And now the music of the worlds transforms me. My planet enters a different house. Trees and leaves become more distinct. Philosophies one after another go out. Everything is lighter yet not less odd. from "Good Night," by Czeslaw Milosz
WHEN YOU grow up on the prairie you learn to live with what you have. The Marty people--formerly the Martis, Swiss Lutherans who emigrated to America in 1869--had dirt. Nebraska dirt. They mixed it with water and made houses. They set their houses against caves and rock formations and brought organs, linens and teacups into them. In the mud houses, they sang songs to God.
They had sky, too. And calamity. They looked at the horizon and saw in the foreground a step or two. The middle ground was where possibility lay, and then, way off, beyond the horizon was eternity. When what you have are mud houses and teacups, dirt and sky, the landscape becomes metaphysical, Martin E. Marty would say. How odd, he would also say, when opposing realities come together in harmonious symbiosis, the simple and the magisterial, the earthy and the transcendent, sod houses and songs to God.
One wonders what oddness conspired to create this man--an historian, writer, editor, professor, pastor, friend and family man. At 75, retired from the University of Chicago Divinity School, he has more honors and awards and books and articles written than some towns have people.
What can be said of this "phenomenon," as his friend Bill Moyers calls him? Well, for one, he's putting the final flourishes on a biography of Martin Luther to be published in the Penguin "Lives" series. For another, he recently spoke at the 50th anniversary of his graduating class at Concordia Seminary in St. Louis, the flagship theological school of the Lutheran Church--Missouri Synod, with which he has shared sometimes awkward relations (Marty left the Missouri Synod during the inerrancy battles of the 1970s)--and he received a standing ovation. For another, in early July he celebrated the 50th anniversary of his ordination, held at his home church, Ascension Lutheran in Riverside, Illinois. (A hymn was sung there which cantor Randall Sensmeier had composed for him: "One with God before Creation; MARTY 8 7 8 7 with Chorus," based on Philippians 2:5-11.) And Emory University just announced that Marty will be a visiting professor there next year, directing a project on children.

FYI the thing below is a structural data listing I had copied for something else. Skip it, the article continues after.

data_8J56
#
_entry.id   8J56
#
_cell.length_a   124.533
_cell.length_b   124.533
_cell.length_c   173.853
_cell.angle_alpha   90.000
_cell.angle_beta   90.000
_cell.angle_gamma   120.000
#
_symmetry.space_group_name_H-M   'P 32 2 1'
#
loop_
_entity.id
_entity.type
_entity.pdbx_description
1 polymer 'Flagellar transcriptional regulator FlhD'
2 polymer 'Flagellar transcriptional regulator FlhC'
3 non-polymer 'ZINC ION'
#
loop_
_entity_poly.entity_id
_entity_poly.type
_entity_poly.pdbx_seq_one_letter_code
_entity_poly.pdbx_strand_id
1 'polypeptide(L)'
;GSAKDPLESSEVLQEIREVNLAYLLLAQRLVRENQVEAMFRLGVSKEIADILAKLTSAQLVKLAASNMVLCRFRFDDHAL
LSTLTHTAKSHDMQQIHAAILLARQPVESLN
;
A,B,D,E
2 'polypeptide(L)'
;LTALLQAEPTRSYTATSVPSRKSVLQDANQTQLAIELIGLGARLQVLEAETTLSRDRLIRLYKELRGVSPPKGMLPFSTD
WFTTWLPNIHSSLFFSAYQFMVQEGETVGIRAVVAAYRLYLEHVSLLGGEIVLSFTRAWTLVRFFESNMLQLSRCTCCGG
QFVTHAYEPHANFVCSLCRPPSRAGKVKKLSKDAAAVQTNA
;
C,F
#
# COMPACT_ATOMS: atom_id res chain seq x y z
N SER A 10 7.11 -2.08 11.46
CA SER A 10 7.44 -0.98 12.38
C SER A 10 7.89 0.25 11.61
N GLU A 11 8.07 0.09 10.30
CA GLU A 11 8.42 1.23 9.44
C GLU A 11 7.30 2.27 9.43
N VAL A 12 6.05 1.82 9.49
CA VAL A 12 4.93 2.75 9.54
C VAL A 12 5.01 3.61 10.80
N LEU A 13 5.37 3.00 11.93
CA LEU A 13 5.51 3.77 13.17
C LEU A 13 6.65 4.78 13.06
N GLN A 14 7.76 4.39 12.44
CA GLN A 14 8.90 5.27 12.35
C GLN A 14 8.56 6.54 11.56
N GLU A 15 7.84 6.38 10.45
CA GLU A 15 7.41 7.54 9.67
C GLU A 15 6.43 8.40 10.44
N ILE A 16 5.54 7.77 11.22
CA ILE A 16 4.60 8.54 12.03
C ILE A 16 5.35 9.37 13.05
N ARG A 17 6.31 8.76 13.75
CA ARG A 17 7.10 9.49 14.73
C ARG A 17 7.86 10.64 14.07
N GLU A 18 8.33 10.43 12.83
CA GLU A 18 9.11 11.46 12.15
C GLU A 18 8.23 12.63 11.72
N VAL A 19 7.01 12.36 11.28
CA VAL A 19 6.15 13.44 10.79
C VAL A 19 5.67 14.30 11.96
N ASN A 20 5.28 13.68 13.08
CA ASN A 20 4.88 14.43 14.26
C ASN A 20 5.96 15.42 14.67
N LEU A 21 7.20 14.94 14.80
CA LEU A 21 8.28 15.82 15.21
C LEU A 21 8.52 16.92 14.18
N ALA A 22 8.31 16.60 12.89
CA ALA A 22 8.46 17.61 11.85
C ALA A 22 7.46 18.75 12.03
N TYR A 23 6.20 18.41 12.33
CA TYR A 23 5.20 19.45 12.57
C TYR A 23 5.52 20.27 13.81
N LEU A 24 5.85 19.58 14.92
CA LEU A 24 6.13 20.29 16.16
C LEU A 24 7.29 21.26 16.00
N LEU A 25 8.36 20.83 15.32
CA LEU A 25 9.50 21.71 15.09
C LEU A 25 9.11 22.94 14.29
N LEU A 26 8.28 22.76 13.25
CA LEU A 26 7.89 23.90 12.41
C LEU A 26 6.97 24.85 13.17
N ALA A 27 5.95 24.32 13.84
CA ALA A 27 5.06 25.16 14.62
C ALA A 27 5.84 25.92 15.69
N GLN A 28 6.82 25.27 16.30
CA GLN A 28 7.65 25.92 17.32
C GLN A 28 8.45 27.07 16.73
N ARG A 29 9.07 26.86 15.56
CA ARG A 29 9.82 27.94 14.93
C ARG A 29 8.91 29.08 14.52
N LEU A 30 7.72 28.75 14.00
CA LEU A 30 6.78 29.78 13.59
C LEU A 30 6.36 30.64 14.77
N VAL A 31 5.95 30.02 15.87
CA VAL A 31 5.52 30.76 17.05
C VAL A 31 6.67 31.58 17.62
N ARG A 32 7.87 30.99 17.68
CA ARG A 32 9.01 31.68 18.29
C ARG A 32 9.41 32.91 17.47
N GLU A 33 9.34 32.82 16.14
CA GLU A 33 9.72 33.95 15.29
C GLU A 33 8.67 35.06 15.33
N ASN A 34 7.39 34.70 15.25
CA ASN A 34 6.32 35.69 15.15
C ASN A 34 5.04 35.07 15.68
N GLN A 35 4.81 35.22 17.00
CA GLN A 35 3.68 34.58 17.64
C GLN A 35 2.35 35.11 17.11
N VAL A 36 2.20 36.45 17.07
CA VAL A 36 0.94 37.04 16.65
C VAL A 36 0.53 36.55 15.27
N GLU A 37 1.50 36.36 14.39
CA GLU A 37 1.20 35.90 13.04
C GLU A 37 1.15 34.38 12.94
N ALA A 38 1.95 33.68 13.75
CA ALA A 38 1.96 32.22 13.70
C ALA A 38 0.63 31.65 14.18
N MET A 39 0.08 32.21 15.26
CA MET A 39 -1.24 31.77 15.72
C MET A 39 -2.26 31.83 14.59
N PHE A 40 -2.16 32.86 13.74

Some German scholars once called him "an historical historian." Former student John Stackhouse, professor at Regent College, Vancouver, calls him a "physiological marvel" who is "a lot smarter than the rest of us." Mark Edwards, former president of St. Olaf College, where Marty served on the Board of Regents, says anyone who tries to compare himself to Marty in energy and intellect is "just asking for a nervous breakdown." If there is a criticism other scholars have, it is that he has been a "consensus" historian. Richard John Neuhaus, conservative Catholic theologian and editor-in-chief of First Things, likens Marty's outlook to the views of the editorial board of the New York Times--and that is not intended as a compliment. His son Peter Marty, a Lutheran minister in Iowa, says, "I don't know so much what he's like as a theologian; his intellect ... is a given. I just know he's a great dad."
In his own congregation he's simply "Pastor Marty." The Sunday I attended he presided in the absence of the regular pastor. When a child came forward for communion, lifting her face to receive the elements, he placed his hand on her head and whispered a blessing.
There is still plenty to say about Martin E. Marty. For me, however, understanding "the phenomenon" has come not from statements made but in questions pondered. What is an historical historian? What is the significance of the sacrament? What is the meaning of the hand of a priestly shepherd on the head of a waiting child? These questions can be entertained only by understanding the life and world that shaped the man. …